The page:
Assessments identify the mathematics content that is most valued for student learning. Just as important as mathematics standards and instructional practices, assessing learning is a hallmark of effective instruction. Summative assessments at particular grades measure students' mathematics learning for purposes of student, teacher, or school accountability. Formative assessments given throughout the school year provide feedback on student mastery of recently taught content and are useful for teachers in guiding instruction.
APEC Mathematics Assessment Database
The APEC mathematics assessment database provides sample assessment items. This database is part of a newly started United States project to collect sample items from summative assessments of APEC member economies. Each assessment item is reported by mathematics strand and by percentage of students answering the item correctly, which serves as an indicator of item difficulty. The assessment database includes assessment items from the following sources:
- Hong Kong, China: Territory-Wide System Assessments for grades 3 and 9, 2007
- Japan: Assessments for grades 6 and 9, 2007
- New Zealand: Secondary School Assessments, 2007
- United States: Massachusetts Comprehensive Assessment System, 2007
The Massachusetts assessment was selected for the United States because students from that state consistently perform better than students from any other state on the National Assessment of Educational Progress (NAEP). However, a comparison of the Massachusetts and Hong Kong Assessment shows there is work still to be done in the U.S. An analysis of the assessments revealed that items on the Japanese assessment are more mathematically challenging than those on Massachusetts assessment. The most difficult problem on the Massachusetts assessment was a number line problem. The Full Assessment Materials are available on a separate Wiki page, as are Overviews of Assessments found in the Database.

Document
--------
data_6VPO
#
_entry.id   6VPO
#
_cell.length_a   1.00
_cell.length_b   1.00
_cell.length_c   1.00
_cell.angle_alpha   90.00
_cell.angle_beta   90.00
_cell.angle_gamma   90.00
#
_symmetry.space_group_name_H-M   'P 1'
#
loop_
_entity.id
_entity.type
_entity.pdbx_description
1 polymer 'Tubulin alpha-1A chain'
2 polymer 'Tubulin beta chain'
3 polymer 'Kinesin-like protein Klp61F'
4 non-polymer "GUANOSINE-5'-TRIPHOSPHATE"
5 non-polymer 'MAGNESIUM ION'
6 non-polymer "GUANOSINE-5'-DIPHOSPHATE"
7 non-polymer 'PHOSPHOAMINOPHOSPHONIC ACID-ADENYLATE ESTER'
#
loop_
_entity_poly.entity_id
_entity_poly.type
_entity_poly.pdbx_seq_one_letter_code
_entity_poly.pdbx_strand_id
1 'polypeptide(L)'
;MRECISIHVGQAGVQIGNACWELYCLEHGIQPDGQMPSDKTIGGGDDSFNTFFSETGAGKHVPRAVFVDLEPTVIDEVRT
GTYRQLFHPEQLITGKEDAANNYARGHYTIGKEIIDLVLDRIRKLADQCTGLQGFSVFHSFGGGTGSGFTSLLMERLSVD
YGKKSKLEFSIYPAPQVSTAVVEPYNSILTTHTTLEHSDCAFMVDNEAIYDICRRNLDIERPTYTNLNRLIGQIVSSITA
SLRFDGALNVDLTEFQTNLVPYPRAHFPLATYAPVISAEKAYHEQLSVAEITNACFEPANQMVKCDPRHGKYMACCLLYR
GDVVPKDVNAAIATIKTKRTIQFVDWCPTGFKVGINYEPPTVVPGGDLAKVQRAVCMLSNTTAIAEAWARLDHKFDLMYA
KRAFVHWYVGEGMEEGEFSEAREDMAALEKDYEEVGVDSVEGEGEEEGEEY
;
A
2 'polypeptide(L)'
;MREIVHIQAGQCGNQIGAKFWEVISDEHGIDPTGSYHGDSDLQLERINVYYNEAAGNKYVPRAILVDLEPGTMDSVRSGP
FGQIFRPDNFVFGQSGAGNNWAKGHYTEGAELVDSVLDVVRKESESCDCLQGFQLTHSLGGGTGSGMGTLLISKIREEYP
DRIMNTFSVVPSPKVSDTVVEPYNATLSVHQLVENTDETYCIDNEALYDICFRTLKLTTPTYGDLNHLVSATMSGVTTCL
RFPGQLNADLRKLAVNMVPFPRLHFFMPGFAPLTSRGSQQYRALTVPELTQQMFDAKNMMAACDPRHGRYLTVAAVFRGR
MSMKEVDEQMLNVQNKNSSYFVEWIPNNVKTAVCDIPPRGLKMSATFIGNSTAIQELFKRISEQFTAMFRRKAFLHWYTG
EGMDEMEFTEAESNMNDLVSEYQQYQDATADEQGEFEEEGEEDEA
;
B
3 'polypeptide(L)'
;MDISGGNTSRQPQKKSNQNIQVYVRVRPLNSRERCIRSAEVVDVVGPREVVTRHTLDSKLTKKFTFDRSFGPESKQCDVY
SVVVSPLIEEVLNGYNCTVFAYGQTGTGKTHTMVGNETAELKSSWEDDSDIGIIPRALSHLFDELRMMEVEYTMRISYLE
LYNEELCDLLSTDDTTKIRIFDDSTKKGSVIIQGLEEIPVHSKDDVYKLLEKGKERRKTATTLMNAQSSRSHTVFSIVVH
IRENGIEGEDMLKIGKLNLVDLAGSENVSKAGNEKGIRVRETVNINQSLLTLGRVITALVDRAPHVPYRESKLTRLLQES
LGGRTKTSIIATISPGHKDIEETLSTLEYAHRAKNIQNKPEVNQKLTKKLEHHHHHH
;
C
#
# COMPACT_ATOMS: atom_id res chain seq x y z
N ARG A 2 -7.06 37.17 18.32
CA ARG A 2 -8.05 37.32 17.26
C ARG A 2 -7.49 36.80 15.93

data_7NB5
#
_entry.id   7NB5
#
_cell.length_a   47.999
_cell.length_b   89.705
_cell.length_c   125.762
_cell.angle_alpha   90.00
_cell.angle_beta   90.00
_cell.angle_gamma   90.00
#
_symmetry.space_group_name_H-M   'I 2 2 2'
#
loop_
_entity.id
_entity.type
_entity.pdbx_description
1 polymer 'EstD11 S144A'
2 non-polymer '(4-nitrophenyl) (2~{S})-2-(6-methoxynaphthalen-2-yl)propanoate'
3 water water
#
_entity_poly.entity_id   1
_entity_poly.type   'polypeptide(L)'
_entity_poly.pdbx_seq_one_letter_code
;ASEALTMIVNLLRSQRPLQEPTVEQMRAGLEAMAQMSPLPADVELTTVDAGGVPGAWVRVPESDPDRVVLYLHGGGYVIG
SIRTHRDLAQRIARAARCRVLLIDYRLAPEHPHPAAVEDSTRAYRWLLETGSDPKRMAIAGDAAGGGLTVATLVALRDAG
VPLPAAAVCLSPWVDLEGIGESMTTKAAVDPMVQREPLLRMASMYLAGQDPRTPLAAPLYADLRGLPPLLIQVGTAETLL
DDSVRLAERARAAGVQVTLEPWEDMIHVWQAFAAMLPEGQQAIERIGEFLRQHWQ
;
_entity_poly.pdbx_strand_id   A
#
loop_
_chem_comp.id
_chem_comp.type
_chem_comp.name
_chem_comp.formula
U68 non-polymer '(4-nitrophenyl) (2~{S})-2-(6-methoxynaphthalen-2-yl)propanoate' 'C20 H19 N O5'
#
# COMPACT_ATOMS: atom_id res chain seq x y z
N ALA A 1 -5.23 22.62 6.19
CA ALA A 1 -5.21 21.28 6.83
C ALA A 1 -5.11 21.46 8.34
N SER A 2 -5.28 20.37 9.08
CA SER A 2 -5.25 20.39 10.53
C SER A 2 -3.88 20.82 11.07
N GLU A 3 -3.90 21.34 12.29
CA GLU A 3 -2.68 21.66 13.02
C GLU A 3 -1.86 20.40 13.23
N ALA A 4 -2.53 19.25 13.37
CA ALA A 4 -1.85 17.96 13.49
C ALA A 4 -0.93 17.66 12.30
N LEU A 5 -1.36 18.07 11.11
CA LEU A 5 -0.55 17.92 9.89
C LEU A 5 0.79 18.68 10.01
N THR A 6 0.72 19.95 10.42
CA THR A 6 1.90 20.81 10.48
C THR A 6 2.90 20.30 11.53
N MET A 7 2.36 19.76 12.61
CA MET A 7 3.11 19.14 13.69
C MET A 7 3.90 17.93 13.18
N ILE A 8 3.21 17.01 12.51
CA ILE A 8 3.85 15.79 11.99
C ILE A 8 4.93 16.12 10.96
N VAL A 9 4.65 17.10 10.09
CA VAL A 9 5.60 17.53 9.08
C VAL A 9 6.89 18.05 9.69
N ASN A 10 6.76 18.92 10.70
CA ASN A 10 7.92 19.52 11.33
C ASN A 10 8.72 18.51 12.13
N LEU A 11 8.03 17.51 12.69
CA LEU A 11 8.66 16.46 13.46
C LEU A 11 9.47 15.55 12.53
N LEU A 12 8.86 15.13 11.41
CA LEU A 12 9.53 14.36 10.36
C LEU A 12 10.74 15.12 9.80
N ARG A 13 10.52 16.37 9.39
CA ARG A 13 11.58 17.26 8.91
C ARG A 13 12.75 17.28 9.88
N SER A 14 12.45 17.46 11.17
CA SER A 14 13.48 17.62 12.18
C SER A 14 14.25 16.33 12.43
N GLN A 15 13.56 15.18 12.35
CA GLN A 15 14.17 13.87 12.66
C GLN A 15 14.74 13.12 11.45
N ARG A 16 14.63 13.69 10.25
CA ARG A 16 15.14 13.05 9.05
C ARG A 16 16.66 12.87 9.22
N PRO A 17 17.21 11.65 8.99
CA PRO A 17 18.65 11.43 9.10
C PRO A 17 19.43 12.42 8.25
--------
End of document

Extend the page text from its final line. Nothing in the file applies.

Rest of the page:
For the same grade (6th), the Japanese assessment questions appear to include items that are more mathematically challenging than Massachusetts assessment questions when analyzed by percent of test takers answering the question correctly.
To illustrate, in the example below, the most difficult Massachusetts problem with only about 25 percent answering correctly is a number line problem that challenges the student to recognize that the number line is marked off in thirds and then to perform a straightforward computation of 4 1/3 -1 2/3 = 2 2/3. Only 26 percent of Massachusetts sixth graders taking the assessment in 2007 gave the correct response to this item.
The Japanese example below is a much more conceptually demanding multi-step geometric math problem. A student must use map-reading skills, know the formulas for the areas of rectangles and parallelograms, use rules about parallel lines, and perform multi-digit multiplication. The problem also includes distracters, that is numbers not required to solve the problem. Correctly answering this problem requires a much greater application of mathematical thinking, conceptual understanding, and procedural knowledge than the single-step problem of Massachusetts' assessment above. Eighteen percent of Japanese sixth-grade students answered this item correctly.
- Massachusetts Grade 6 (2007) most difficult problem (26% correct)
Question: Using the number line below, what is the distance between point A and point B?
Answer: 2 2/3 fraction or equivalent
- Japan Grade 6 most difficult problem (18% correct)
Question: There are two parks close to Hiroshi’s house, as shown in the map below. Which park has the larger area, Central Park or East Park? Write your answer and the reason for your answer using words and mathematical expressions.
Answer: Central Park: A = 70 m x 150 m = 10,500 m2
East Park: A = 110 m x 100 m = 11,000 m2
East Park has the larger area.